I linked the first pitch with the next 5.10c pitch and ended up on the belay station with 0 cams! Luke linked the next three pitches into a 70M epic. It started from a really cool 5.10c traverse under a roof, pulled the roof and passed through a 5.9+ corner. 5.9s on this route were not freebies. My next 5.9 pitch was a sustained corner with delicate climbing. Next two pitches were also 5.9, but on slabby face. Luke led the first slab pitch and I led the second. Seemed like his had a few harder moves, and mine had a longer run-out between bolts. At one point you are climbing without being sure at all if you are on the right path to the anchor- you don’t see it! After Luke linked the last two low 5th class pitches we decided to skip the summit and find the beginning of Silk Road. We were down in 5 long rappells and had much better luck finding the start to Silk Road. Earlier that day it took us forever to figure out where the hell War of the Walls begins. 

Top of the 5.11 fingercrack. Variation to first pitch on War of the Walls.
Luke following p3 on Silk Road. 
View of Hammer Dome
Luke starting to lead an epic 180ft lie back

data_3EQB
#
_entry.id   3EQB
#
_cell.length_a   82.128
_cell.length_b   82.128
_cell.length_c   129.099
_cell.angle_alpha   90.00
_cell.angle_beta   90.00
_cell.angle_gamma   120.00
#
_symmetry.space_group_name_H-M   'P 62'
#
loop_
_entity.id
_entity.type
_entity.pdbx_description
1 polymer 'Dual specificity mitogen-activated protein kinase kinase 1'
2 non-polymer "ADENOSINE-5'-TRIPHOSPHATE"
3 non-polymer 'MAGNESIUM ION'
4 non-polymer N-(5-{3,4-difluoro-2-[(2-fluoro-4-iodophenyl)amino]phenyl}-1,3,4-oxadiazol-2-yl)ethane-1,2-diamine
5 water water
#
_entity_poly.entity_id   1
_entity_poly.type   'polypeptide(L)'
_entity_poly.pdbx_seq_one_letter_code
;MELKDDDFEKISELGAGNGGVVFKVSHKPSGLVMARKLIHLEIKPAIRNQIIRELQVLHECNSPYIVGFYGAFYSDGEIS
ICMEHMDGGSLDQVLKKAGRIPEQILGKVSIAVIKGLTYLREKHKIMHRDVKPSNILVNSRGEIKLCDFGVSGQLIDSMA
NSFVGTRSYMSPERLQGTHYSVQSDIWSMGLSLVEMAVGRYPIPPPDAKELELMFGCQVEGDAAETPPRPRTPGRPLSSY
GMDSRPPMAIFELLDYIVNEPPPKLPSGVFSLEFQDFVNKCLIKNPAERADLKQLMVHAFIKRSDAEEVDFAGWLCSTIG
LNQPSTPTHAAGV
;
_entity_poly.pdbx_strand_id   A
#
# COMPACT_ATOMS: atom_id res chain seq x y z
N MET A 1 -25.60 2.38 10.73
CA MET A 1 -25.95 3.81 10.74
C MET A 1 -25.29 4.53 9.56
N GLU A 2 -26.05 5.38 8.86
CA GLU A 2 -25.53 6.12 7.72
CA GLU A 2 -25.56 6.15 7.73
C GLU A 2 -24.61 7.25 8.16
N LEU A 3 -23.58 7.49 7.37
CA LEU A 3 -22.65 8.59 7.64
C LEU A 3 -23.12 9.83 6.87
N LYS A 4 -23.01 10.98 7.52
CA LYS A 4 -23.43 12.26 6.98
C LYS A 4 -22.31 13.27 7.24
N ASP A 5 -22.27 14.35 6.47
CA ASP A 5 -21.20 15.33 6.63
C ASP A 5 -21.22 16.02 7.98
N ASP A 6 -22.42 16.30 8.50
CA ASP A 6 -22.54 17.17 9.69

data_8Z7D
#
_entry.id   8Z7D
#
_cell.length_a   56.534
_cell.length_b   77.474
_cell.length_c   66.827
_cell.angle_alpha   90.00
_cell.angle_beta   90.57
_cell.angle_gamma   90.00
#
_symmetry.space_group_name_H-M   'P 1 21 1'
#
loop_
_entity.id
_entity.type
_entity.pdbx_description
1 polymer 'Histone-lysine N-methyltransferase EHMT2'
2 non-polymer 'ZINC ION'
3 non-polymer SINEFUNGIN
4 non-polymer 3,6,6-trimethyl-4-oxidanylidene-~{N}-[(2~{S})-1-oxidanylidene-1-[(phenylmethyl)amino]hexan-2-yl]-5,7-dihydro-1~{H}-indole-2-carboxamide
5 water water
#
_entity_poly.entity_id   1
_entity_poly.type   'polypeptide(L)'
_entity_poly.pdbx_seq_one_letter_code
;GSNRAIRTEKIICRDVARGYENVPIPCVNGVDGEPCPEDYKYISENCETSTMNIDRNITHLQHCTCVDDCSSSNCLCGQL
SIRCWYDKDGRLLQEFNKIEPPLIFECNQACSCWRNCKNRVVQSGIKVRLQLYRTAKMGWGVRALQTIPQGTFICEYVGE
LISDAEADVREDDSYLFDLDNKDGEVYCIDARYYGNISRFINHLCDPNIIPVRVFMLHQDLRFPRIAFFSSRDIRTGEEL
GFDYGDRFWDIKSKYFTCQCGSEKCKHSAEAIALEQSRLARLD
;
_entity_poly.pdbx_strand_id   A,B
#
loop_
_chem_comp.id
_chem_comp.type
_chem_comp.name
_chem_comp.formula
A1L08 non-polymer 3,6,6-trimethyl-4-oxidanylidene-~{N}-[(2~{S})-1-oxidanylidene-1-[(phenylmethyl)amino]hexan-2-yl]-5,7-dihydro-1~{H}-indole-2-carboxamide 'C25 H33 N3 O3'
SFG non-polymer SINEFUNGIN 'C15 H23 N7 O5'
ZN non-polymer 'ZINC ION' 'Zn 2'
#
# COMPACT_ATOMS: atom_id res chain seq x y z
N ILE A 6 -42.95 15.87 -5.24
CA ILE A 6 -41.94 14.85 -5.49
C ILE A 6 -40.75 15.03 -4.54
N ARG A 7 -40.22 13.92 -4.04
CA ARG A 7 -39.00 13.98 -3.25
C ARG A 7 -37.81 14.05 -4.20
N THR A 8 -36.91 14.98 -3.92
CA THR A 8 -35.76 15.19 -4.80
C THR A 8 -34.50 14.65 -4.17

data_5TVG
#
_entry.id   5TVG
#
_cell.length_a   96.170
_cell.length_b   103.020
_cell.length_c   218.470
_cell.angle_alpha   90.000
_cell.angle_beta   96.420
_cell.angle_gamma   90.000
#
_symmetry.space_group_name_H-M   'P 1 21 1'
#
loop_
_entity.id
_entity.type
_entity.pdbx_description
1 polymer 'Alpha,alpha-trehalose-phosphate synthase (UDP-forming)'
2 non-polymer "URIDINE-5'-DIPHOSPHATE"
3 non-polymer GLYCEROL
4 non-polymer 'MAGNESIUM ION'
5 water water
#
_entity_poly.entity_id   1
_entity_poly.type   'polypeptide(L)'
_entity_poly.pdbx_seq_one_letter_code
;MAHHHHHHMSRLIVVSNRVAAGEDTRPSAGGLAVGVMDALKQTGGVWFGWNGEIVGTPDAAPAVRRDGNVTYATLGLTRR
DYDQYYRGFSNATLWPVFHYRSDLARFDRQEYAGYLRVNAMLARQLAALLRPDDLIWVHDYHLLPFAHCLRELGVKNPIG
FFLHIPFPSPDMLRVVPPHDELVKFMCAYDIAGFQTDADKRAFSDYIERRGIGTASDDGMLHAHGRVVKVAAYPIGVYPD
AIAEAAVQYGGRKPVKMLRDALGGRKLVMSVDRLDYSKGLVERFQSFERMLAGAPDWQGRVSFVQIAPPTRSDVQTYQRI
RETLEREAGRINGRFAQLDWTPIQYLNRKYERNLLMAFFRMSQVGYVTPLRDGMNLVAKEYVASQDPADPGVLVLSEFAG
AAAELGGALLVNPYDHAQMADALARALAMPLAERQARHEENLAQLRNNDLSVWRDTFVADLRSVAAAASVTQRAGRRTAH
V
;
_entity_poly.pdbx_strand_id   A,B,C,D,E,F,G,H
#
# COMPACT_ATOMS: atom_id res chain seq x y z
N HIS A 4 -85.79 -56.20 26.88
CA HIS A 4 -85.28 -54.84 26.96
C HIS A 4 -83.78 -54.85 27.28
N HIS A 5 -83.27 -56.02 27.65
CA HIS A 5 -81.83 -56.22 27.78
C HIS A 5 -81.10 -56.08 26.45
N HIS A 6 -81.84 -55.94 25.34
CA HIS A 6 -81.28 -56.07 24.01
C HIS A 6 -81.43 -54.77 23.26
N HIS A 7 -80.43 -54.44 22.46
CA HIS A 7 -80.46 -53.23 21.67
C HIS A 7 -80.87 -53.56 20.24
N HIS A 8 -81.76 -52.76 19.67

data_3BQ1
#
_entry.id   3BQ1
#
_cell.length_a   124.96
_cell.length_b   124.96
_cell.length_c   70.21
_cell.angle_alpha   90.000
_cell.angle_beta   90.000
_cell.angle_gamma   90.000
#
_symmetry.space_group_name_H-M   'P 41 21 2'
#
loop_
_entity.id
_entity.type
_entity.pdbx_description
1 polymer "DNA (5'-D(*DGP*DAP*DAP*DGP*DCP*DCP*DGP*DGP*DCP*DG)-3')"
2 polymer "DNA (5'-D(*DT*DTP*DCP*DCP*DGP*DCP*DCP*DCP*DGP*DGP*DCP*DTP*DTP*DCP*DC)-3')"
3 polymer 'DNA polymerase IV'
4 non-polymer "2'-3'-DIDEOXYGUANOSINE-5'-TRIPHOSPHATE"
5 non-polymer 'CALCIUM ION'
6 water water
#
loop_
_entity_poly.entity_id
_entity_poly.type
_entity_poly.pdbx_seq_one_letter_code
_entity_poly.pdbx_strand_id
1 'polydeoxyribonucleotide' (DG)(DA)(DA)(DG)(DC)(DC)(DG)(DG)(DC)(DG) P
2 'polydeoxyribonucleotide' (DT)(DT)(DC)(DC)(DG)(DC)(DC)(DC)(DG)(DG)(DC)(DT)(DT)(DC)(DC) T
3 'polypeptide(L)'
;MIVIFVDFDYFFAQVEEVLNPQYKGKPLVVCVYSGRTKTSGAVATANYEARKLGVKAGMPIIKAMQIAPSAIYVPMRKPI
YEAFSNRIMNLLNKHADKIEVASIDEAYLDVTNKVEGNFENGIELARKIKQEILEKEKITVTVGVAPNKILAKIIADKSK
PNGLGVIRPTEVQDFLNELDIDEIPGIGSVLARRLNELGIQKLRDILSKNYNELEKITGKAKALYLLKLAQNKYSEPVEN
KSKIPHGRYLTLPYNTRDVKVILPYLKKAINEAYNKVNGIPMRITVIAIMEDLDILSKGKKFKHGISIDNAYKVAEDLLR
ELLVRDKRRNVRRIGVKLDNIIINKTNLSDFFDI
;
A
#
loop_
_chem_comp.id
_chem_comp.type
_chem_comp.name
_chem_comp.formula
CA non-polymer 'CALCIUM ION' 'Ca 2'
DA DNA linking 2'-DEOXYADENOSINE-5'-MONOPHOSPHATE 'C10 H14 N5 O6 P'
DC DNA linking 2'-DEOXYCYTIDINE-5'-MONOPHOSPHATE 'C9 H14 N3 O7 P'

On Saturday we climbed the Silk Road, and were impressed by the quality and sustained nature of this route. It challenged both of us in different ways. I was happy to climb more lie-backs since along with slab, finger cracks, off hands, face-climbs and flared chimneys it is one of my weaknesses. Silk Road however, was more than lie-backs, and was much more burly than its name suggests. Along with sustained lie backs it had interesting crack systems, slabby face, and a really cool stemming section. I was stunned by the quality of this route and thought it deserves much more traffic than it receives. On the money pitch you lie-back up a sustained corner and come to a spot where the crack ends. One must transition into a stem and palm their way up the corner. Luke and I agreed it was one of the coolest pitches both of us ever climbed. We got done with sustained pitches of Silk Road at 3pm. Since there were only about three hours of daylight left and both of us suffered from “snail-eye,” we decided to rappel and devour a few plates of food. Indeed a very good choice. For dinner Luke prepared us tasty dishes on each of the nights. He has a portable three burner stove on which he cooks gourmet food. No wonder he is married, and I am single – who wants a tosser with a jetboil?